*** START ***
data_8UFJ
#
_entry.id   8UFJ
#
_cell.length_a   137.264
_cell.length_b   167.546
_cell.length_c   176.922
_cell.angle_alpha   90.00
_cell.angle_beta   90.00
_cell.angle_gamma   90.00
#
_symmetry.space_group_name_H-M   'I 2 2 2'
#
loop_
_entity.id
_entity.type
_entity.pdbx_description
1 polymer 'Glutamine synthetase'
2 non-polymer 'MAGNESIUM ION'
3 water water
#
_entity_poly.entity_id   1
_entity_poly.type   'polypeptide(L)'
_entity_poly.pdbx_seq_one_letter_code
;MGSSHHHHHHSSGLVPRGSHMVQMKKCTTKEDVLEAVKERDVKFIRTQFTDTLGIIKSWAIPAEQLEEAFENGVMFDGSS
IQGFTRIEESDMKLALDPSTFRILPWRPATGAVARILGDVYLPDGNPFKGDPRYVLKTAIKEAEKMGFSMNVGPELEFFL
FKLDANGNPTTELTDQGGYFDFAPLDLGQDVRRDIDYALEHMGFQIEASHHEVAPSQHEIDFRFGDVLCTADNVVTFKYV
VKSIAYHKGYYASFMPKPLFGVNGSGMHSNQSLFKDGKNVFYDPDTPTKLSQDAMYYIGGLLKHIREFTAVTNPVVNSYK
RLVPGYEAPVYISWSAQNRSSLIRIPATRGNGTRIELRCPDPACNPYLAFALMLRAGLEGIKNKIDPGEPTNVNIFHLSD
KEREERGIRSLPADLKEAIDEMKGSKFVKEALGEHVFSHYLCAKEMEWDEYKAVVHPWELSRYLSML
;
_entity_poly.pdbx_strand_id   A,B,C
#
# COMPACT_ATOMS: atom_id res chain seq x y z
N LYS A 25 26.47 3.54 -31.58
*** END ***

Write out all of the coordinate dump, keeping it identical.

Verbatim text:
data_8UFJ
#
_entry.id   8UFJ
#
_cell.length_a   137.264
_cell.length_b   167.546
_cell.length_c   176.922
_cell.angle_alpha   90.00
_cell.angle_beta   90.00
_cell.angle_gamma   90.00
#
_symmetry.space_group_name_H-M   'I 2 2 2'
#
loop_
_entity.id
_entity.type
_entity.pdbx_description
1 polymer 'Glutamine synthetase'
2 non-polymer 'MAGNESIUM ION'
3 water water
#
_entity_poly.entity_id   1
_entity_poly.type   'polypeptide(L)'
_entity_poly.pdbx_seq_one_letter_code
;MGSSHHHHHHSSGLVPRGSHMVQMKKCTTKEDVLEAVKERDVKFIRTQFTDTLGIIKSWAIPAEQLEEAFENGVMFDGSS
IQGFTRIEESDMKLALDPSTFRILPWRPATGAVARILGDVYLPDGNPFKGDPRYVLKTAIKEAEKMGFSMNVGPELEFFL
FKLDANGNPTTELTDQGGYFDFAPLDLGQDVRRDIDYALEHMGFQIEASHHEVAPSQHEIDFRFGDVLCTADNVVTFKYV
VKSIAYHKGYYASFMPKPLFGVNGSGMHSNQSLFKDGKNVFYDPDTPTKLSQDAMYYIGGLLKHIREFTAVTNPVVNSYK
RLVPGYEAPVYISWSAQNRSSLIRIPATRGNGTRIELRCPDPACNPYLAFALMLRAGLEGIKNKIDPGEPTNVNIFHLSD
KEREERGIRSLPADLKEAIDEMKGSKFVKEALGEHVFSHYLCAKEMEWDEYKAVVHPWELSRYLSML
;
_entity_poly.pdbx_strand_id   A,B,C
#
# COMPACT_ATOMS: atom_id res chain seq x y z
N LYS A 25 26.47 3.54 -31.58